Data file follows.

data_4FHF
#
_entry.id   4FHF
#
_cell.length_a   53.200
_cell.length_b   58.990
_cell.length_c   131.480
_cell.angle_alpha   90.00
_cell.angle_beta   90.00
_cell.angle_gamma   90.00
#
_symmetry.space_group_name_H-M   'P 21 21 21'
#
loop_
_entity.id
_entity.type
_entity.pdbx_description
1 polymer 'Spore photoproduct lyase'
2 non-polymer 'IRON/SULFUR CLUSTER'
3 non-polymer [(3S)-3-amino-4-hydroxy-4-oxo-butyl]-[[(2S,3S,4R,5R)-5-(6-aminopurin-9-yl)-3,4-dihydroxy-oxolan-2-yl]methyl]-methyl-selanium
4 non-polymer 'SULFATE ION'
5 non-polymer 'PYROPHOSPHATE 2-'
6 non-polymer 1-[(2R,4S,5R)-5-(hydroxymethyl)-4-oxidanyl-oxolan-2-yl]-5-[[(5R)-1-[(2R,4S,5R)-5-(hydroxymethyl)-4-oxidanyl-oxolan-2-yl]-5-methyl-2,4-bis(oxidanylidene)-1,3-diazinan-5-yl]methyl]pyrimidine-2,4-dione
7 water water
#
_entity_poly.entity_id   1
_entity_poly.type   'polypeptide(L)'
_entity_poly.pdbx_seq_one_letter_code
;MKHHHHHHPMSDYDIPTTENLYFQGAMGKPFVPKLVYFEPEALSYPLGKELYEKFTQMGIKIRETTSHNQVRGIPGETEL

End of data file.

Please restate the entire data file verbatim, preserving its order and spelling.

data_4FHF
#
_entry.id   4FHF
#
_cell.length_a   53.200
_cell.length_b   58.990
_cell.length_c   131.480
_cell.angle_alpha   90.00
_cell.angle_beta   90.00
_cell.angle_gamma   90.00
#
_symmetry.space_group_name_H-M   'P 21 21 21'
#
loop_
_entity.id
_entity.type
_entity.pdbx_description
1 polymer 'Spore photoproduct lyase'
2 non-polymer 'IRON/SULFUR CLUSTER'
3 non-polymer [(3S)-3-amino-4-hydroxy-4-oxo-butyl]-[[(2S,3S,4R,5R)-5-(6-aminopurin-9-yl)-3,4-dihydroxy-oxolan-2-yl]methyl]-methyl-selanium
4 non-polymer 'SULFATE ION'
5 non-polymer 'PYROPHOSPHATE 2-'
6 non-polymer 1-[(2R,4S,5R)-5-(hydroxymethyl)-4-oxidanyl-oxolan-2-yl]-5-[[(5R)-1-[(2R,4S,5R)-5-(hydroxymethyl)-4-oxidanyl-oxolan-2-yl]-5-methyl-2,4-bis(oxidanylidene)-1,3-diazinan-5-yl]methyl]pyrimidine-2,4-dione
7 water water
#
_entity_poly.entity_id   1
_entity_poly.type   'polypeptide(L)'
_entity_poly.pdbx_seq_one_letter_code
;MKHHHHHHPMSDYDIPTTENLYFQGAMGKPFVPKLVYFEPEALSYPLGKELYEKFTQMGIKIRETTSHNQVRGIPGETEL